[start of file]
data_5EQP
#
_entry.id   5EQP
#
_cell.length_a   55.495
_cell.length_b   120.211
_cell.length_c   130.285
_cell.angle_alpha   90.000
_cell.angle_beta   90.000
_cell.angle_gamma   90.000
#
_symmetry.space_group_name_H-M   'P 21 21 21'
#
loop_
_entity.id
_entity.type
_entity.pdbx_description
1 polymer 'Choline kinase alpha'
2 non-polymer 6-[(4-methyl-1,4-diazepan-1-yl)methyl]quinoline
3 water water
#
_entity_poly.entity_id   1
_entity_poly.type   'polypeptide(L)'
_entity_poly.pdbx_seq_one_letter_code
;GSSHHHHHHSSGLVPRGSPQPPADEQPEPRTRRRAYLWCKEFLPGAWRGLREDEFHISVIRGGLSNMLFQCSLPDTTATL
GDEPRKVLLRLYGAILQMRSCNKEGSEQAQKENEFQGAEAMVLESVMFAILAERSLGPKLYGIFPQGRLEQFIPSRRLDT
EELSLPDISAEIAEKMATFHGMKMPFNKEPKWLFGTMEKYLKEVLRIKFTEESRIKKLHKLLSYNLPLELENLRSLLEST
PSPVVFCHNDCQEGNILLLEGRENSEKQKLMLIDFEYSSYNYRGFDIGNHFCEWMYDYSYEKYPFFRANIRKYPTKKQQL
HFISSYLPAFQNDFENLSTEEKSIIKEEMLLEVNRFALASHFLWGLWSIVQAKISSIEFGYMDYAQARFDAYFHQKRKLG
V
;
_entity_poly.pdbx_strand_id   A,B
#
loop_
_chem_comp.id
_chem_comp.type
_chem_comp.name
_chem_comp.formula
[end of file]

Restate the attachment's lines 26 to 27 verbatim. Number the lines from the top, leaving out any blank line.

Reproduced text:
GDEPRKVLLRLYGAILQMRSCNKEGSEQAQKENEFQGAEAMVLESVMFAILAERSLGPKLYGIFPQGRLEQFIPSRRLDT
EELSLPDISAEIAEKMATFHGMKMPFNKEPKWLFGTMEKYLKEVLRIKFTEESRIKKLHKLLSYNLPLELENLRSLLEST